Born in Bessemer, Alabama in 1939, Jack Whitten is celebrated for his innovative processes of applying paint to the surface of his canvases and transfiguring their material terrains. Although Whitten initially aligned with the New York circle of abstract expressionists active in the 1960s, his work gradually distanced from the movement’s aesthetic philosophy and formal concerns, focusing more intensely on the experimental aspects of process and technique that came to define his practice.Read More
The subtle visual tempos and formal techniques embedded in Whitten’s work speak to the varied contexts of his early life. After a brief period studying medicine at the Tuskegee Institute in Alabama in the late 1950s, Whitten pivoted his attentions to art, first attending the Southern University in Baton Rouge before moving to New York and enrolling at The Cooper Union for the Advancement of Science and Art in 1960, where he earned his BFA degree.
In the 1970s, Whitten’s experiments with the materiality of paint reached a climax–removing a thick slab of acrylic paint from its support, Whitten realised that the medium could be coaxed into the form of an independent object. Whitten used this mode of experimentation to challenge pre-existing notions of dimensionality in painting, repeatedly layering slices of acrylic ribbon in uneven fields of wet paint to mimic the application of mosaic tessarae to wet masonry. Over the course of a five decade career, Whitten’s work bridged rhythms of gestural abstraction and process art, arriving at a nuanced language of painting, which hovers between mechanical automation and intensely personal expression.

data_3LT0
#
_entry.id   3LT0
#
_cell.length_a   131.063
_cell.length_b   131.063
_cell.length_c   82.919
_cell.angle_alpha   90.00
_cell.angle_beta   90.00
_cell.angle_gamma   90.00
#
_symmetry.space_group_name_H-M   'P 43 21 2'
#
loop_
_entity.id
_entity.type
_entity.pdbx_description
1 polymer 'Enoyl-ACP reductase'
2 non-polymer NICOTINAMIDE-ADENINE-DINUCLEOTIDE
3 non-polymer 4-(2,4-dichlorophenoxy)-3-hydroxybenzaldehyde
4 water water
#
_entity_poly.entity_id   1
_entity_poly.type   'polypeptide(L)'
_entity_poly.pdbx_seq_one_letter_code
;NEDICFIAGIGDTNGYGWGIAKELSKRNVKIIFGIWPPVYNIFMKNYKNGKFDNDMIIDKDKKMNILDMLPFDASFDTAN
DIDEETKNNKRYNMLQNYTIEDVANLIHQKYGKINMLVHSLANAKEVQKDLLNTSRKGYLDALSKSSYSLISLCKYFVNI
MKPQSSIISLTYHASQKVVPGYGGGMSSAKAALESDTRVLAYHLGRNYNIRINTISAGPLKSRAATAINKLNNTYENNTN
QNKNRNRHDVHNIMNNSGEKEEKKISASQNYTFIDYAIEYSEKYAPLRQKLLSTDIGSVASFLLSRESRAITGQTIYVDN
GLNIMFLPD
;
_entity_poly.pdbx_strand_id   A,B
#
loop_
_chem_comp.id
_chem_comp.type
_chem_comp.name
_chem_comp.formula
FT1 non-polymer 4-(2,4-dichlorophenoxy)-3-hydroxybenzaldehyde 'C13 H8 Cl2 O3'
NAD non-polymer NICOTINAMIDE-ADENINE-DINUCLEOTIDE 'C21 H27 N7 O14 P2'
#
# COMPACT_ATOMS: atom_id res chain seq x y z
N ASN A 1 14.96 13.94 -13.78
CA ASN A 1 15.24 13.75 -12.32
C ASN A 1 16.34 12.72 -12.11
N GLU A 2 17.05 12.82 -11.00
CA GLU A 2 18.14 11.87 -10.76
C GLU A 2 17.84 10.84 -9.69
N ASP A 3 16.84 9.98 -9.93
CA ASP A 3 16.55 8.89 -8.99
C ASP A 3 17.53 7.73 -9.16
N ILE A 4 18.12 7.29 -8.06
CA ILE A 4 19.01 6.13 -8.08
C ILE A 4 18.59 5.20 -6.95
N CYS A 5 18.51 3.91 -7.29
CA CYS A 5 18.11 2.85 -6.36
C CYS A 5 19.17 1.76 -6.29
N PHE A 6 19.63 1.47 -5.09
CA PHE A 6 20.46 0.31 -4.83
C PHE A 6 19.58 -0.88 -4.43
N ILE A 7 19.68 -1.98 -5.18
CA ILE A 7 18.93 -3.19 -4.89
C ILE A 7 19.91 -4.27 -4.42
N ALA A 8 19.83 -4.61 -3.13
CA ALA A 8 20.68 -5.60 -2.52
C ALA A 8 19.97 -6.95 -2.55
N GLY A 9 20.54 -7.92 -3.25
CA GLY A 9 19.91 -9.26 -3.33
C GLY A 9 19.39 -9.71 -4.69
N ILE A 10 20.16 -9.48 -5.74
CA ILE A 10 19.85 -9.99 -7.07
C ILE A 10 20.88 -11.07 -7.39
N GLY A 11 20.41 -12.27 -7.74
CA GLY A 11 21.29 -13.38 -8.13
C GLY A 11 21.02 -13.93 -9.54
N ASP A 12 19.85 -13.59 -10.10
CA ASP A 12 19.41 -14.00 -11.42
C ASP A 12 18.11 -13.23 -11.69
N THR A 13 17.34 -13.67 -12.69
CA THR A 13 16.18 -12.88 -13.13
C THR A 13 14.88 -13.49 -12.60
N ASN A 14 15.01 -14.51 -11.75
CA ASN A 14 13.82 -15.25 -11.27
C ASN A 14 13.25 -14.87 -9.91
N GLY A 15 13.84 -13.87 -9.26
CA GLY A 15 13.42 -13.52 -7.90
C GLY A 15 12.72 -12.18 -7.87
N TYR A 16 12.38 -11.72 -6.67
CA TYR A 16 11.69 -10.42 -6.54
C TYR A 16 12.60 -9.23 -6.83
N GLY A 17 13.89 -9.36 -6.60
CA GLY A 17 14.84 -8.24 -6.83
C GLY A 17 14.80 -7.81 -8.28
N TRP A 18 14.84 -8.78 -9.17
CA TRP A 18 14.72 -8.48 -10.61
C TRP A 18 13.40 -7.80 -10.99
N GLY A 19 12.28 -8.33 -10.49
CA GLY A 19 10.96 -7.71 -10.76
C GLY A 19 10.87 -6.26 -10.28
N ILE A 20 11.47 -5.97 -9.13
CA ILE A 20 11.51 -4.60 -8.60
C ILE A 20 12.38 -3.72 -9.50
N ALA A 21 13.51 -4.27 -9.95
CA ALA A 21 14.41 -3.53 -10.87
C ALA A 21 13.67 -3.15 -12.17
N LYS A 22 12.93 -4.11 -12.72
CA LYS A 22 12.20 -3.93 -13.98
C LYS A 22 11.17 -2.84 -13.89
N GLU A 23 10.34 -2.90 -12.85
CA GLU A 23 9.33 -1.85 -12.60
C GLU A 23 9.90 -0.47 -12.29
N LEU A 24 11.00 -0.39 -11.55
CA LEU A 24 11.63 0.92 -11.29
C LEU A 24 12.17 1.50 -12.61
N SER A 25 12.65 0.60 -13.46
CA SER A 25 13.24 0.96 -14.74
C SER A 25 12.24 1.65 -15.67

Text courtesy Hauser & Wirth.
In 2018, artists and curators across the United States have been crafting brilliant exhibitions across the US, exploring themes of identity and community in innovative ways. Ebony G. Patterson made a maximalist tribute to victims of violence in her home country of Jamaica, while Joel Otterson crafted work recalling his parents' professions as a...
In 1985, abstract artist Jack Whitten wrote in his studio log, 'I WANT TO PUT THE MAGIC BACK IN PAINTING.' With surfaces that ripple, crack, and glisten, as though a light underneath is seeping through, Whitten’s paintings are certainly magical. His ability to create this impression primarily using acrylic paint alone—through an extremely complex...
BALTIMORE-All human beings contain secret selves. While we cultivate a public persona to attain resources and maximise success, our covert self encloses inferiorities, base desires, and inner wildness. In Odyssey: Jack Whitten Sculpture, 1963-2017, the landmark exhibition of master artist Jack Whitten at the Baltimore Museum of Art, a contrast...
In March, a little more than a month after the artist Jack Whitten died at the age of 78, his gallery Hauser & Wirth presented a four-week display of Whitten's final painting at its location in the old Dia building in Manhattan's Chelsea neighborhood.
Panel discussion with Jack Whitten, exhibition curator Richard Shiff and Mark Rappolt, Editor of Art Review. On the occasion of the exhibition More Dimensions Than You Know: Jack Whitten, 1979–1989, Hauser & Wirth London, 27 September–18 November 2017.
Jack Whitten talks to Frieze about his life and work in his studio in Queens, New York, on the occasion of his exhibition More Dimensions Than You Know: Jack Whitten, 1979–1989, Hauser & Wirth London, 27 September–18 November 2017. A Zapote and Scenic Production